We explore pre-silence syllabic lengthening as a cue for nextspeakership prediction in spontaneous dialogue. When estimated using a transcription-mediated procedure, lengthening is shown to reduce error rates by 25% relative to majority class guessing. Lengthening should therefore be exploited by dialogue systems. With that in mind, we evaluate an automatic measure of spectral envelope change, Mel-spectral flux (MSF), and show that its speaker-independent performance is at least as good as that of the transcription-mediated measure. Modeling MSF is likely to improve turn uptake in dialogue systems, and to benefit other applications needing an estimate of durational variability in speech.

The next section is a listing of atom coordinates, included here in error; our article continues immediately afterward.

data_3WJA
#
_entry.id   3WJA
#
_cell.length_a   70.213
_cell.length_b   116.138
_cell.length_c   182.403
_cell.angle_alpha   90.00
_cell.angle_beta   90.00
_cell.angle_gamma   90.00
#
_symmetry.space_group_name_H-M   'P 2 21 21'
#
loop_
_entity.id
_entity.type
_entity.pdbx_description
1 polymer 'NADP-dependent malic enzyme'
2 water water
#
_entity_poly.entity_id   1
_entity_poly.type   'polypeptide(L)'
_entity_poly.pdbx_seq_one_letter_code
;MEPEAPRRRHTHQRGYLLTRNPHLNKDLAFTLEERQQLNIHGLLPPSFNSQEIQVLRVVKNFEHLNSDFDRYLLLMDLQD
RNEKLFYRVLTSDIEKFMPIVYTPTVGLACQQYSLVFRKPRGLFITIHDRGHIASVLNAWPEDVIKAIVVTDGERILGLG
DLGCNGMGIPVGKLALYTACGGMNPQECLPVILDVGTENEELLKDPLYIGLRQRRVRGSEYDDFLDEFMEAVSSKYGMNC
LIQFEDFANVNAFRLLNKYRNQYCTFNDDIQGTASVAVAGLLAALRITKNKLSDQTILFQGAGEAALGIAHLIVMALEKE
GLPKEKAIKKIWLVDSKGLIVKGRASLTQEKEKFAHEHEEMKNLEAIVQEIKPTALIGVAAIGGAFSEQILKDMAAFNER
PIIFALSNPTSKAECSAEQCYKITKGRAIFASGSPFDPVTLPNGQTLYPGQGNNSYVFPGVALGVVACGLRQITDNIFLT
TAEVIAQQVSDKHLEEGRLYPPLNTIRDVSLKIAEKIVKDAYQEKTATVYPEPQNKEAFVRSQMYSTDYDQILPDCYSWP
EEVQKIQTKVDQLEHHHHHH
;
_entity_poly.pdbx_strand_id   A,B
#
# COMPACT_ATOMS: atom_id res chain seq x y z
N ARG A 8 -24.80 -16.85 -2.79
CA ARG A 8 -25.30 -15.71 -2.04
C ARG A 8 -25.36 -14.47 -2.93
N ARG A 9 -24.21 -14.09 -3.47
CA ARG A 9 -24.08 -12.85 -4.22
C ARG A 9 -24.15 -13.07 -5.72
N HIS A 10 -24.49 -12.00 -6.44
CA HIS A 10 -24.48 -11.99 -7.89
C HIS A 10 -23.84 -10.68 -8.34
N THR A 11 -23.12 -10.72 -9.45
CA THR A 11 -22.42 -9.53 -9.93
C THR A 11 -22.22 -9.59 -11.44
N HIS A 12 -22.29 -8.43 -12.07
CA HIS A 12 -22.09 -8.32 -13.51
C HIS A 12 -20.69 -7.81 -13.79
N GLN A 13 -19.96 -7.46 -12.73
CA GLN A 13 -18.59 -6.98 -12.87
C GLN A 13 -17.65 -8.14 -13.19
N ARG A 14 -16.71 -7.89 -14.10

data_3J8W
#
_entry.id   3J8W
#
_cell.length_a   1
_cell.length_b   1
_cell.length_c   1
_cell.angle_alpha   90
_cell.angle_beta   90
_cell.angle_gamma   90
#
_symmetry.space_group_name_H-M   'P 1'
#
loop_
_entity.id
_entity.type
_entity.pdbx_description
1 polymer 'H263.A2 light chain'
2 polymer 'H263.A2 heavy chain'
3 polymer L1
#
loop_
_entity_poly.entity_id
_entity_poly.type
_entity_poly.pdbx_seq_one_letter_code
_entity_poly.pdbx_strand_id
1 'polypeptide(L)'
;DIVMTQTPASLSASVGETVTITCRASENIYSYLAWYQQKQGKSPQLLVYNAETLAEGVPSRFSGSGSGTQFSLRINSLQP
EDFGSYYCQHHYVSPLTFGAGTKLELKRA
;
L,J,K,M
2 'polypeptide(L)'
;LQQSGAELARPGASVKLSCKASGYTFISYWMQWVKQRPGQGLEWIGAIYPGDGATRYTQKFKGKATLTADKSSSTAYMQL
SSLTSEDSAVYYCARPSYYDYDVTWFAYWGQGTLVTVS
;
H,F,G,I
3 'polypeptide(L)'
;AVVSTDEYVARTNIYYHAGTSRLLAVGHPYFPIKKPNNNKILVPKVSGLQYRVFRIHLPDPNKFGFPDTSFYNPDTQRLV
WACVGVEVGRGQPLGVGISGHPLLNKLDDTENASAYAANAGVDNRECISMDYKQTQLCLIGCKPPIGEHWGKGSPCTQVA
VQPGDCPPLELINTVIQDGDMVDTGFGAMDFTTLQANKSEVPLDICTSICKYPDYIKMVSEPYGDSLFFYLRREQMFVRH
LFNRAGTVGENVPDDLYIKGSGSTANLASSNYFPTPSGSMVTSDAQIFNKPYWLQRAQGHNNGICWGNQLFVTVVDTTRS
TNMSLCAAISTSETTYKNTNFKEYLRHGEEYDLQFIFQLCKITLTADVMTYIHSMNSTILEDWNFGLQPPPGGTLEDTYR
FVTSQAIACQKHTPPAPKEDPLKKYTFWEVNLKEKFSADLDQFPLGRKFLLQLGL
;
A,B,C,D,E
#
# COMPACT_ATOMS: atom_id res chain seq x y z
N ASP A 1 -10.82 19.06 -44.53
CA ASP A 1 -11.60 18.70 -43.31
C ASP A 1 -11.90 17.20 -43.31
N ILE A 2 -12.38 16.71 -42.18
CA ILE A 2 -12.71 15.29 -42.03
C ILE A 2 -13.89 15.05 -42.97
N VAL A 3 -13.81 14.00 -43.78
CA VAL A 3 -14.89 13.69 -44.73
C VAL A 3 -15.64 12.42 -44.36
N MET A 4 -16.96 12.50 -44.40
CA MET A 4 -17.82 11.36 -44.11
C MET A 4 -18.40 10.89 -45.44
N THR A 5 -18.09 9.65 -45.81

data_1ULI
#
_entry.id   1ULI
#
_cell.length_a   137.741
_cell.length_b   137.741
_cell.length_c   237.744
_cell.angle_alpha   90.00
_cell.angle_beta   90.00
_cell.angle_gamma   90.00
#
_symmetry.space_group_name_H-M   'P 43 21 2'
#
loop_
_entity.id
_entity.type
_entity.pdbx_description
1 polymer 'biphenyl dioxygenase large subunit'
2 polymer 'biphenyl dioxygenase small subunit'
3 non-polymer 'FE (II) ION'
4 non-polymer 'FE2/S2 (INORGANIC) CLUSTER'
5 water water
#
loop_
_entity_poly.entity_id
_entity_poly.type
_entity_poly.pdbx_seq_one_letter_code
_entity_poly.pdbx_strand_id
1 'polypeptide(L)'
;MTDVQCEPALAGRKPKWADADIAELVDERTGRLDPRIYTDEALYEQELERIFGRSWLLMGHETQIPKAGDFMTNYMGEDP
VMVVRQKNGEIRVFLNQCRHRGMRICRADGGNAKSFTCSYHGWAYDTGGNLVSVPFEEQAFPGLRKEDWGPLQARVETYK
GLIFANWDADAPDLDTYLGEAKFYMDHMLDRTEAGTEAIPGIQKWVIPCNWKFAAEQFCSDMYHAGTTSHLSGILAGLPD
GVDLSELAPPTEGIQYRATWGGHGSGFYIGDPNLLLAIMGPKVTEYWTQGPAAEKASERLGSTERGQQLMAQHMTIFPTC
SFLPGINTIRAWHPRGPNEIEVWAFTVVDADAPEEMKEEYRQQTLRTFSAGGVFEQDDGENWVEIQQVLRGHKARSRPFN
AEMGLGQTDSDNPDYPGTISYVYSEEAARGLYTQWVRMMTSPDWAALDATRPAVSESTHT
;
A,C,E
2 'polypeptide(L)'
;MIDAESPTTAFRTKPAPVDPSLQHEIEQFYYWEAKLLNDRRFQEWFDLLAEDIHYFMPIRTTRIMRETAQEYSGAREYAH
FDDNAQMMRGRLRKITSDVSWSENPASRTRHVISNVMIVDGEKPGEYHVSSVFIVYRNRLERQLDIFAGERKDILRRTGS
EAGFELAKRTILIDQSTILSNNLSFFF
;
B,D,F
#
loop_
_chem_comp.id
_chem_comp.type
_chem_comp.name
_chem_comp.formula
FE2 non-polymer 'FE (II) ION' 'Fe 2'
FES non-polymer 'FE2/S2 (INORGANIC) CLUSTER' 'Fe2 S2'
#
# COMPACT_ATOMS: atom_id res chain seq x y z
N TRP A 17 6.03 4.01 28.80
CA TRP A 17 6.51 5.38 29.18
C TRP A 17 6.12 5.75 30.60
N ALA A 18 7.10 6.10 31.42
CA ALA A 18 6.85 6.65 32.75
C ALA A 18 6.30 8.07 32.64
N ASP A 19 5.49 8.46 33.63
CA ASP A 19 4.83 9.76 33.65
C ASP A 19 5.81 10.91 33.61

Bibliographic reference. Hjalmarsson, Anna / Laskowski, Kornel (2011): "Measuring final lengthening for speaker-change prediction", In INTERSPEECH-2011, 2065-2068.